Something clicks, and I peel off another few quick bursts. Feels good, feels solid, and I keep it under control. Now I’m darting through the darkness. Now this is dangerous.

I round a corner towards my place, a nice 2.5% grade and just punch it. I cruise past a small crowd, a blur to my right. I just look up the hill, grateful I’m not running the entire thing.

I hit my parking lot and tap out.

There’s something about hitting your max. Hitting the limit.

Yeah, we hit limits with emails, with work, with bills, taxes… ahh, just gotta walk away!

But a physical limit. A point where there’s just nothing left. Where you taste the effort in your mouth.

Been talking a lot about mortality lately, with a lot of different people. And fuck, tomorrow ain’t a promise.

I ain’t got much, but I know tonights run was special, and that’ll stay with me.

Heavy Metal Email

About a year ago I messed around with Circle for Metal Bandcamp Gift Club, but it was a bit much for what I needed. I’ve since moved the community side of that lovely group of people into Discord, where we have a nice 16 people hanging out throughout the day. It’s chill, and it sure beats hanging out on Twitter all day.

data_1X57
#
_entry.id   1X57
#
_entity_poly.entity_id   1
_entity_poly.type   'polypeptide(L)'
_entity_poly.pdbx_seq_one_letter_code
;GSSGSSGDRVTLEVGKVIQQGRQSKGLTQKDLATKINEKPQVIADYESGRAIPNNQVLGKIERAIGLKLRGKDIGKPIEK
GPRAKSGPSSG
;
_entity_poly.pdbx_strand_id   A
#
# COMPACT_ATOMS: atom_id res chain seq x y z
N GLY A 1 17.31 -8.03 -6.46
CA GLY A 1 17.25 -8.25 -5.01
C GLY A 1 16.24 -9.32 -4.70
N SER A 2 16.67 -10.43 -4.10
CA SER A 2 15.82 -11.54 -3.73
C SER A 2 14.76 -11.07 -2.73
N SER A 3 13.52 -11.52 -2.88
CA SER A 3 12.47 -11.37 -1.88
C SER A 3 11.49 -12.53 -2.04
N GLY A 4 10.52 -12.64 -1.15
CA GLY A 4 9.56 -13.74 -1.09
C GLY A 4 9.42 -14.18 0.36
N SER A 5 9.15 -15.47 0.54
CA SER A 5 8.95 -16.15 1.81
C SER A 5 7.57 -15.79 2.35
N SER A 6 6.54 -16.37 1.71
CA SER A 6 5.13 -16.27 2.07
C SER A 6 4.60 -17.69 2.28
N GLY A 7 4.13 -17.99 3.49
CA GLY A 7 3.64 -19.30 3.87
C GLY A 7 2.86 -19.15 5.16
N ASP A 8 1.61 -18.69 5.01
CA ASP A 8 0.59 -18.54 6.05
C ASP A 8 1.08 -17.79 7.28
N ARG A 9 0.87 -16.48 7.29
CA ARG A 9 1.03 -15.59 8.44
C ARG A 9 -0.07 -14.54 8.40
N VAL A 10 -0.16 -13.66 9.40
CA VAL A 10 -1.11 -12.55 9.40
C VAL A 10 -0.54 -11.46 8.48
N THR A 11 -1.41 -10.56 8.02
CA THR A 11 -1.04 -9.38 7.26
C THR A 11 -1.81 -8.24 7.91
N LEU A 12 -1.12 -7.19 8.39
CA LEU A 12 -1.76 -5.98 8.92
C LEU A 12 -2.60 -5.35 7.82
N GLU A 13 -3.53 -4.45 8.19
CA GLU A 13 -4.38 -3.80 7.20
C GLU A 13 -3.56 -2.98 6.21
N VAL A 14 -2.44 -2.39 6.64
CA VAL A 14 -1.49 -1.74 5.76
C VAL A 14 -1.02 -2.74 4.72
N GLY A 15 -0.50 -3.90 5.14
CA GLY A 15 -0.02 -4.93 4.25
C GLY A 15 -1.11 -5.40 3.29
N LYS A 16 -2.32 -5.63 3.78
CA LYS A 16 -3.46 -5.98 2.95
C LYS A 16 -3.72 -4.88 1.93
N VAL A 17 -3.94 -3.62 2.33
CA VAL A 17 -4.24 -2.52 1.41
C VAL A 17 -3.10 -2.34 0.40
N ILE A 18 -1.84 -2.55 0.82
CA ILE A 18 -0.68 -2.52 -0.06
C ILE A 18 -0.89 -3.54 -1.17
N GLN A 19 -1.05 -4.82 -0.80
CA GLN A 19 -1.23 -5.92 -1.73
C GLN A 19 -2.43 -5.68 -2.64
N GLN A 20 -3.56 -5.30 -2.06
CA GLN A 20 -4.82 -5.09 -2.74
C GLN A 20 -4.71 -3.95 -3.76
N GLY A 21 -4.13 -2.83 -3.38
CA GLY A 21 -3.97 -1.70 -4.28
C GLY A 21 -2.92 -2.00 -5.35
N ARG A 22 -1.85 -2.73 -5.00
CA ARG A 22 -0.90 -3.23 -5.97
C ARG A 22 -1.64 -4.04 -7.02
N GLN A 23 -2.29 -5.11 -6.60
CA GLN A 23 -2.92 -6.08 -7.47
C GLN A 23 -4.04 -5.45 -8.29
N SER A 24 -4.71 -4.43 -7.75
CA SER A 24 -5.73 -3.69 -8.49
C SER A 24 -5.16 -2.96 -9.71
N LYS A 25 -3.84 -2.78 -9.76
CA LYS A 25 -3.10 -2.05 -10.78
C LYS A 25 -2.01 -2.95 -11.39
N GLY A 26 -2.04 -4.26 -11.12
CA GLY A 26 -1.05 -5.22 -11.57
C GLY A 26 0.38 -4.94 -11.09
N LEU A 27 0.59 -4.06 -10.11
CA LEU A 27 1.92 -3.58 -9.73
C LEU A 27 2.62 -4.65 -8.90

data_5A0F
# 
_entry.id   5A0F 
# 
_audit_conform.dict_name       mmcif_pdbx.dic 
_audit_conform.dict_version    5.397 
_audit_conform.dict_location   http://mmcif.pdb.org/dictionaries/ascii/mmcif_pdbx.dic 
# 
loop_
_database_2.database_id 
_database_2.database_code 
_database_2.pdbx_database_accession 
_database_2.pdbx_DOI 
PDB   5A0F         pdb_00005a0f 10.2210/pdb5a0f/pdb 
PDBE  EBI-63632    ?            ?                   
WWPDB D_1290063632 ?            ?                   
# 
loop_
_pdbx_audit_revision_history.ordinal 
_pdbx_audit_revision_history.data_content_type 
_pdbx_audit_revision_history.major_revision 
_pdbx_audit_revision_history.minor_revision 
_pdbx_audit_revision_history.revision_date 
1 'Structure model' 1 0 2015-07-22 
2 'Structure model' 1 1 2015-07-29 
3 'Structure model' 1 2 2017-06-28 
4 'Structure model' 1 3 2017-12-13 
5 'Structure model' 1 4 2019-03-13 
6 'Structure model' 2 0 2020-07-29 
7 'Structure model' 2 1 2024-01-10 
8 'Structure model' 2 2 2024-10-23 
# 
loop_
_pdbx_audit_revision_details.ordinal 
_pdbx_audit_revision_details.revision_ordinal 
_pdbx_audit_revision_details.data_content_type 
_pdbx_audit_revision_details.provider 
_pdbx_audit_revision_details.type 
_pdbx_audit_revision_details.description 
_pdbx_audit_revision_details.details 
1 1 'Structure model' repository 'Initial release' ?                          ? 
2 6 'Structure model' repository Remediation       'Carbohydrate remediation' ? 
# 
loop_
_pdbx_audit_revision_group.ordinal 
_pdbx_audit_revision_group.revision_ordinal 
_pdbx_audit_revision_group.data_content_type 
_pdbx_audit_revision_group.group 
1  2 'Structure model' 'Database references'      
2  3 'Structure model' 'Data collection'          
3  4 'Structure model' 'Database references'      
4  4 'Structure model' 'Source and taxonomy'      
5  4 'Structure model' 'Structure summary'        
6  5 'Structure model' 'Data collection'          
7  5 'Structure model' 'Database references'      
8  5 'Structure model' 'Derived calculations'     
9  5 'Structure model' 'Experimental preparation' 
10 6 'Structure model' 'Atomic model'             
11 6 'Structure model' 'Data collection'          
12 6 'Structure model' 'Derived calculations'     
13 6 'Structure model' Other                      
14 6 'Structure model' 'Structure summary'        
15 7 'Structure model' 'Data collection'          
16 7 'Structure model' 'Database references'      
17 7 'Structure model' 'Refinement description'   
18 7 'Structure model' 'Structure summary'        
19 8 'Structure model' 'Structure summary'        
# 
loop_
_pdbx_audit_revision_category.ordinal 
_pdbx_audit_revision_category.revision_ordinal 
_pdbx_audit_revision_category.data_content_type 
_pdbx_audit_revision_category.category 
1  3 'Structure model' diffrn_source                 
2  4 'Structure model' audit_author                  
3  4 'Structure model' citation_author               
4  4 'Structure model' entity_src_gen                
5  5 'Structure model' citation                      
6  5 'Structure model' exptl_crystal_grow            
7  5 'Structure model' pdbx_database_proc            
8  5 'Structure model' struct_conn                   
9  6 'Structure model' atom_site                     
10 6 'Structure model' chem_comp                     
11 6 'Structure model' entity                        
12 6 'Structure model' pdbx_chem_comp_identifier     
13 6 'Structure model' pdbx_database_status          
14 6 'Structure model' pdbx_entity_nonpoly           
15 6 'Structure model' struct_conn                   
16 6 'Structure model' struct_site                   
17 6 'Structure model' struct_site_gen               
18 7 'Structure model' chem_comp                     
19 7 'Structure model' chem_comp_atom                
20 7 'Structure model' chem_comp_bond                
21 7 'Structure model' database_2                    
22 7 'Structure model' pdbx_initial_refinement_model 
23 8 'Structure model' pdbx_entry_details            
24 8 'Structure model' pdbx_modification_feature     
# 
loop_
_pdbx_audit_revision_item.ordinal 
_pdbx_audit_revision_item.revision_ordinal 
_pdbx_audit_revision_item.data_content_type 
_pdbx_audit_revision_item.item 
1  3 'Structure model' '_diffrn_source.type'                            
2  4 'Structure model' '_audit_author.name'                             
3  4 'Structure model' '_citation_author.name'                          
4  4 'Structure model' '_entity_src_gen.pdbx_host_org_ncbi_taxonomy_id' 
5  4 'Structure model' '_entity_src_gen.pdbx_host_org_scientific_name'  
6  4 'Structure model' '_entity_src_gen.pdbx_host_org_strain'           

I’ve since started using Circle again, but now for something brand new: HEAVY METAL EMAIL.

UPDATE: As of 10/24/2021 I decided to move HEAVY METAL EMAIL over to Substack:

It’s a community for heavy metal folks to learn how to use email newsletters to break free from the social media rat race.

Very niche, I know. By design.

It’s for people in the loud but lovable metal music community – the musicians, the artists, the designers, the photographers, the producers, the makers, the story tellers, and everyone else who loves the power of the riff.